Justice and the west

By SETH J. FRANTZMAN
Often we hear people say “It’s good news they killed this terrorist, but I wish he had faced justice in a courtroom.”

We heard this about Bin Laden a lot but you also hear it about some ISIS commander who was killed, or about some Jihadist in Syria who was accused of sending his children to be suicide bombers.

It’s the armchair intellectuals way of eschewing responsibility which is symbolic of society’s overall desire to escape responsibility. We want others to do “justice” for us. We fear the real face of justice, which involves killing those who are murderers. We live in a world in which a mass murderer, like Anders Breivik, receives a “life sentence,” which is actually twenty years in prison. These were the same “life sentences” handed out to Nazi war criminals. Often after decades, or even most of their life, living freely, they would be brought to trial and then after they were sentenced they would receive freedom for being “elderly” because it was ‘cruel’ to keep them in prison. They need “compassion.”

The western justice system has no concept of justice. Even if a person murders people and takes away their life, the western concept is that the murderer needs compassion and that justice should not seek revenge or be “vindictive,” but aim to rehabilitate. Any sense of revenge is seen as wrong.

So when people say they wish someone “faced justice,” what they actually mean is they wish someone faced injustice. Because 20 years in prison for Bin Laden or any murderer is not “justice.” It is not justice for victims.

The reality of the western mindset when it comes to justice is that the individual has been educated to believe that he or she cannot determine what is justice, only a “court” can. So if someone is caught in the act murdering people, the concept is “let’s call the police and hope he faces justice.”

The judicial system in the west is primarily aimed at according rights to criminals, not securing justice. In cases not involving violence, of course criminals deserve rights. But the justice system as it is also extends not only rights, but compassion, for those who take away the lives of others.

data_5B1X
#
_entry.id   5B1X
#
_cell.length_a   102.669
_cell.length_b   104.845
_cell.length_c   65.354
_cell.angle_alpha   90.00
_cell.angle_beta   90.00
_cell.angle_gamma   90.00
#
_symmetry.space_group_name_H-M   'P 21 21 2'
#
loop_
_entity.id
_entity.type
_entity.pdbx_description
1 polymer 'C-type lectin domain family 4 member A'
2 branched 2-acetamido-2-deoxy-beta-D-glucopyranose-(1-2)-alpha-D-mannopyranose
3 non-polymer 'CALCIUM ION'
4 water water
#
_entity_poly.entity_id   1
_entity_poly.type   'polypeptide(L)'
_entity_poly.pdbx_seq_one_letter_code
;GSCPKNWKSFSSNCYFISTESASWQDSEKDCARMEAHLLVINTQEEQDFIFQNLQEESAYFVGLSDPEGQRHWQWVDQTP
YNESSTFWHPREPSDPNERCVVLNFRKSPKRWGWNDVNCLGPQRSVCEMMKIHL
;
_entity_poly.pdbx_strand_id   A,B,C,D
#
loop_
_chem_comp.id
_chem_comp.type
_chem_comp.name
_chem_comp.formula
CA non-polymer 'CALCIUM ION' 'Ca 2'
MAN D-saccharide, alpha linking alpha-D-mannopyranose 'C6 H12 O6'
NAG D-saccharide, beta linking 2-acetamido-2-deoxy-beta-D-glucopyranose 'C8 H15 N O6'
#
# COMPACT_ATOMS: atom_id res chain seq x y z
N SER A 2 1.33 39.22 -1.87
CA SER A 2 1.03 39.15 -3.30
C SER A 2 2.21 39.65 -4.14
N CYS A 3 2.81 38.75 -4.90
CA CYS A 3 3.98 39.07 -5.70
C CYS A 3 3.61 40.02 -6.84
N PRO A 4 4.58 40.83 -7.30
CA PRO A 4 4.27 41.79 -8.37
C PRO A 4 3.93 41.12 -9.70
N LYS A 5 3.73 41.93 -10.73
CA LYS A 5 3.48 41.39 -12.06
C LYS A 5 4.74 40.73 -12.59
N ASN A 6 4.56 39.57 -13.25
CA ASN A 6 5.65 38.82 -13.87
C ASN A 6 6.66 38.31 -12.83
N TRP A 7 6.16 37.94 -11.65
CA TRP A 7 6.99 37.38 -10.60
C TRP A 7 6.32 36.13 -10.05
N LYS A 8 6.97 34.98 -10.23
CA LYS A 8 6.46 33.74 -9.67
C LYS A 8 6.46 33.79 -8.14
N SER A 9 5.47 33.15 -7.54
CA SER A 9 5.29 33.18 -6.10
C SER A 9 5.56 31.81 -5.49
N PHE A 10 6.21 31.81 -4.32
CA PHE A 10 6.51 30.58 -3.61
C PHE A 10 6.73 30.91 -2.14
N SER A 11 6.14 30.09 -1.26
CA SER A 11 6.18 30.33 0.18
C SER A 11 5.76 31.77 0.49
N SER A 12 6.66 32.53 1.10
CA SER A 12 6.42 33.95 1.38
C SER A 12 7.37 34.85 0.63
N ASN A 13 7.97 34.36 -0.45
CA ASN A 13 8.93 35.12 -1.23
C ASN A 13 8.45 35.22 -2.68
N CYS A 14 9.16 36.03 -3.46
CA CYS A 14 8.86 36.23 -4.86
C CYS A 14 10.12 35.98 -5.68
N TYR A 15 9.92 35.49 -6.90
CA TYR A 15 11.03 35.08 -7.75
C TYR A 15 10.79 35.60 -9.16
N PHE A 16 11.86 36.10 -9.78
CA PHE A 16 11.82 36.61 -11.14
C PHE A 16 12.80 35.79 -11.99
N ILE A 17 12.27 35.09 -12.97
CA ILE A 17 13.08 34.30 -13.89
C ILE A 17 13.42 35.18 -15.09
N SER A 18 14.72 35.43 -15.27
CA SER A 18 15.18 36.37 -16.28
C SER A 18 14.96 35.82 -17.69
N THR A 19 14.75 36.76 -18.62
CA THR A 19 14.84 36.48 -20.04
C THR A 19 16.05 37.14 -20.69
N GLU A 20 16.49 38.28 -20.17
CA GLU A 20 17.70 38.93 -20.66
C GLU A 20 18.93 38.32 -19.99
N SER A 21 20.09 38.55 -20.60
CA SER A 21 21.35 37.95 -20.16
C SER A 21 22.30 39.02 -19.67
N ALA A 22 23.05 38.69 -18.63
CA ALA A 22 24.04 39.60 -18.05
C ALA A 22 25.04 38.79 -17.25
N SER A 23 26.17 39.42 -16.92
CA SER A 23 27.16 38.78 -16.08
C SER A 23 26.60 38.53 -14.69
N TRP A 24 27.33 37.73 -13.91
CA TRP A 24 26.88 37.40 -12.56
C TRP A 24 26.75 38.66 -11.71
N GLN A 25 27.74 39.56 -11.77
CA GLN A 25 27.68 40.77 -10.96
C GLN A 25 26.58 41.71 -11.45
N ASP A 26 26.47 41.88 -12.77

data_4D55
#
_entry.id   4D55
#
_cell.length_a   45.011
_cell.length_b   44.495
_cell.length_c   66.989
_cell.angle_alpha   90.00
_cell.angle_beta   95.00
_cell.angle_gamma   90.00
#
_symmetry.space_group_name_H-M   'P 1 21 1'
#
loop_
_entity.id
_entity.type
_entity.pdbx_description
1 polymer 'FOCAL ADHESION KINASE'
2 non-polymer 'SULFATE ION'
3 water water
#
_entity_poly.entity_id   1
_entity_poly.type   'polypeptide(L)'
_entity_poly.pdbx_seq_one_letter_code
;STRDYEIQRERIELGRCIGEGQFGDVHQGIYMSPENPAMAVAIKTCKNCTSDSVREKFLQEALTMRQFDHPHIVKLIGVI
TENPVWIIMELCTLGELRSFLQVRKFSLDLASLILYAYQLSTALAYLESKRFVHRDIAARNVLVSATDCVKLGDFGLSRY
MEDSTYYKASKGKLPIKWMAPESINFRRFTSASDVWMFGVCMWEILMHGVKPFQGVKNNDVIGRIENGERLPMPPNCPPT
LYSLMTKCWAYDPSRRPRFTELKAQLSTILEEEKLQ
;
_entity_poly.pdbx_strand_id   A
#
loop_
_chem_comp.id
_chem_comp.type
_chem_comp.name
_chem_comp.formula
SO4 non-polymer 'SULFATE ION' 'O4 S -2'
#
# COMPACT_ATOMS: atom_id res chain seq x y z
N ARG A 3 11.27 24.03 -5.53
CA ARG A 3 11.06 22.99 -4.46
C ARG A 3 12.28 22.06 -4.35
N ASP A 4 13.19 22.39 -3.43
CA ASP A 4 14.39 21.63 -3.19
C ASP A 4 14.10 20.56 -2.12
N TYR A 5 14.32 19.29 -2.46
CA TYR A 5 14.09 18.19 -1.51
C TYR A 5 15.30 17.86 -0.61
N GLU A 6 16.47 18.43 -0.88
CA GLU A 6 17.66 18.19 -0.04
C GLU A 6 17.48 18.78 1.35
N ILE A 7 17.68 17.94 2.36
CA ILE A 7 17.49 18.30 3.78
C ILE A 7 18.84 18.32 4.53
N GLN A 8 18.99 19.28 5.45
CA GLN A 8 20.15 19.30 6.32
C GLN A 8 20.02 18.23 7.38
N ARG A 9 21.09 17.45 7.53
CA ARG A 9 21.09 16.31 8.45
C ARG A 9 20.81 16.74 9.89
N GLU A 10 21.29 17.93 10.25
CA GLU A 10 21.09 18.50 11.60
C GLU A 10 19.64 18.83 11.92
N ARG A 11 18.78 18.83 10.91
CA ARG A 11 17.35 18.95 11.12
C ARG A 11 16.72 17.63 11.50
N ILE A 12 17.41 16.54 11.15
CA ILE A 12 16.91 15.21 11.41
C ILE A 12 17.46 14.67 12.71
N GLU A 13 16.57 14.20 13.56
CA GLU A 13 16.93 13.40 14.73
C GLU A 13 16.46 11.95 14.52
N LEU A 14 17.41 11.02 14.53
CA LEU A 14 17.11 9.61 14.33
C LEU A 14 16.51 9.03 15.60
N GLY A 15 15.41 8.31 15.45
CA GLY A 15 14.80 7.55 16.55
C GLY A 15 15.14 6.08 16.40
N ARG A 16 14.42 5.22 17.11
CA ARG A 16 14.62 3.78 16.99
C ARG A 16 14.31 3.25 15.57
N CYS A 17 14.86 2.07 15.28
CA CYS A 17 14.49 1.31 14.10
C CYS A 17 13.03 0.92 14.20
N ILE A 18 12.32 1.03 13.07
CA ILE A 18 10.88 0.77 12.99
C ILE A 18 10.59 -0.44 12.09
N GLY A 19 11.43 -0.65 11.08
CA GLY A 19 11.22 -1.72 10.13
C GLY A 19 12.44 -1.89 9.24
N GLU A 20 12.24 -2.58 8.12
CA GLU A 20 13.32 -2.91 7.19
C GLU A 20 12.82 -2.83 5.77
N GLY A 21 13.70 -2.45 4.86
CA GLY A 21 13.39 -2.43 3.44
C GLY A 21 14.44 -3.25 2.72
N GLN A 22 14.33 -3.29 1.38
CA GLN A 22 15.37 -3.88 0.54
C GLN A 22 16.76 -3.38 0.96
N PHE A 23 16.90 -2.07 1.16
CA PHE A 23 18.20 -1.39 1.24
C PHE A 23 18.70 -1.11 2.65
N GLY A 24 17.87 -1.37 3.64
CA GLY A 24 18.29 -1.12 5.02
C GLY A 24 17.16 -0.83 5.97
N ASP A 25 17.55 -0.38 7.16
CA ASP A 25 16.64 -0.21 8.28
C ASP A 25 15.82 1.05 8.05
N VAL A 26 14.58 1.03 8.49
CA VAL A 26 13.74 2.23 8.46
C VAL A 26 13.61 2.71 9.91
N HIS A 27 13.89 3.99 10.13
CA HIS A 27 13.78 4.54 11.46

The west fears the death penalty or any sense of harm done to a murderer. The most ideal situation in a western mindset is a murderer living in a “prison” cell where he obtains a college degree, has a nice bed and TV and access to books, and ample space. All of the things he took from others.

This is why you cannot rely on those who say “I wish he faced justice.” If Nuremburg trials took place today most Nazis would not even be hung, they would be released in a few years. Bin Laden would be released, Eichmann.

This is why you cannot accept those who worship “court rooms” as a place to find justice. Often they do not provide justice. The reason people want to outsource non-justice to a court is because they themselves fear passing judgement. “It’s for someone else to decide.” Because we have taught people they can never judge, can never determine right and wrong, good and evil. That is at the heart of the fear of “revenge” in the West. The west is so deracinated from natural human emotion, most people cannot even accept that revenge is a totally logical response. Those same people also will not act to prevent a crime being committed, if they see a person being assaulted, they will not step in to stop the assault, they will “rely on law enforcement” and “the courts.” Because at the heart of their western belief system is the concept that “I” cannot enter into judgement, “I” can never determine something. At the heart of it is a dehumanizing view in which watching a person being beaten does not cause one to well up with anger and seek to prevent it, but makes one say “let’s let law enforcement decide, and a court system.” In that sense the west encourages us all to become collaborators in the harm done to victims through inaction. Don’t take action, let someone else decide. It’s not for “me” to judge.

Individual responsibility and action are discounted. It is why the western person, put in the presence of Hitler or Bin Laden, will not act. It is why, for instance, they will not act to stop the genocide of Yazidis, it is why they will not act when 5,000 ISIS members use EU airports to go to the Middle East for genocide tourism, because never acting, never doing anything, is the way they have been taught, never being angry, always having “compassion.”

We live in a world in the west in which abjuring responsibility has become a dogma, a religious tenet of secularism, a dictum, and the highest moral value. Worshiping the state rather than the “I” and the “me” is considered the maximum value.

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